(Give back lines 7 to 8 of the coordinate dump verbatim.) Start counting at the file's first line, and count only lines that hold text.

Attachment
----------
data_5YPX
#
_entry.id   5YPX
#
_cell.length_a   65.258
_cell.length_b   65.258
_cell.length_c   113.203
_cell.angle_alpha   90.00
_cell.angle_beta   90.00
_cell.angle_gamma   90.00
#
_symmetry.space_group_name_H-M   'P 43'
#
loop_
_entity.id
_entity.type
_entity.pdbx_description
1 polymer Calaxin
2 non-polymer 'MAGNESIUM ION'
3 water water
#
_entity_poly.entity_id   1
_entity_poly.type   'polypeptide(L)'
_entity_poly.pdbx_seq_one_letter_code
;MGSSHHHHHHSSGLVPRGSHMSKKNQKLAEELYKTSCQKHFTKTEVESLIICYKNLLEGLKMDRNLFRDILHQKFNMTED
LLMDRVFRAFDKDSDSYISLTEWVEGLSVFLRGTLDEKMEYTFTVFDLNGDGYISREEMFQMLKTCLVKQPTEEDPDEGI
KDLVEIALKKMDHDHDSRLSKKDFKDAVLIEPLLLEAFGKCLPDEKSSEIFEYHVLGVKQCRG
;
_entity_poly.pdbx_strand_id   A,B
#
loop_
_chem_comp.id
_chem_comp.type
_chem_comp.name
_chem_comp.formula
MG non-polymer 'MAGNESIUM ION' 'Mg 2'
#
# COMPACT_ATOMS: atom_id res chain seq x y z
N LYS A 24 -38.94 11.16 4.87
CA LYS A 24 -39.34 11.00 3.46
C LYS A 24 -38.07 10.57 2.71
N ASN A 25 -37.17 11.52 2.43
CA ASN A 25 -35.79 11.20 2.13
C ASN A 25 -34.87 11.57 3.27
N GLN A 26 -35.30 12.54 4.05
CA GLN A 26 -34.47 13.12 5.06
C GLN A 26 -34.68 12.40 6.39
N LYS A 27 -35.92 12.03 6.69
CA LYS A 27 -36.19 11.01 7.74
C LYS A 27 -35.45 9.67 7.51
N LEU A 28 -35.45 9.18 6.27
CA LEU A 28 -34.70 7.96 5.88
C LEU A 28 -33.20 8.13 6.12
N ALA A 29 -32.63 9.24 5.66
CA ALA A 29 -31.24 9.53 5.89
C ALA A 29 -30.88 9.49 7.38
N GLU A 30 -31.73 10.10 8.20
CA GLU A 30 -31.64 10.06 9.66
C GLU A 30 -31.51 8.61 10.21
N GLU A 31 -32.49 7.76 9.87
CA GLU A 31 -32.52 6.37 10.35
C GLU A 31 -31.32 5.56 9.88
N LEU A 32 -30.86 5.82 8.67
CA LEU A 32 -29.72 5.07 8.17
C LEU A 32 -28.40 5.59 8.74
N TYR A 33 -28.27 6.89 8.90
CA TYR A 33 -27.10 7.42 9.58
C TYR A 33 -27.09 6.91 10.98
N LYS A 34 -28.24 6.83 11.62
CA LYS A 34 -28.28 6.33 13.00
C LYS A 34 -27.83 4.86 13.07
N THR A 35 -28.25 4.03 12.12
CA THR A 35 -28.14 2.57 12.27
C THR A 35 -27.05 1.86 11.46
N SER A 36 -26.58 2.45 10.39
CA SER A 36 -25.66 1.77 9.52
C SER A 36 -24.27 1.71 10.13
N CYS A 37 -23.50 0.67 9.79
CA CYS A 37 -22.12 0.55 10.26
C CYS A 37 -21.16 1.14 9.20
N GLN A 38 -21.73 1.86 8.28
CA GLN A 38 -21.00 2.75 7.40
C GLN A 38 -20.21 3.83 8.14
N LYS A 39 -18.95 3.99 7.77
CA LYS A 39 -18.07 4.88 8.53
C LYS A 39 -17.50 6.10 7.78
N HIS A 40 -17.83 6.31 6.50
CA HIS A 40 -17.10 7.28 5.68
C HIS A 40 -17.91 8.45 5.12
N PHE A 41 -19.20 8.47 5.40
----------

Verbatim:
_cell.length_c   113.203
_cell.angle_alpha   90.00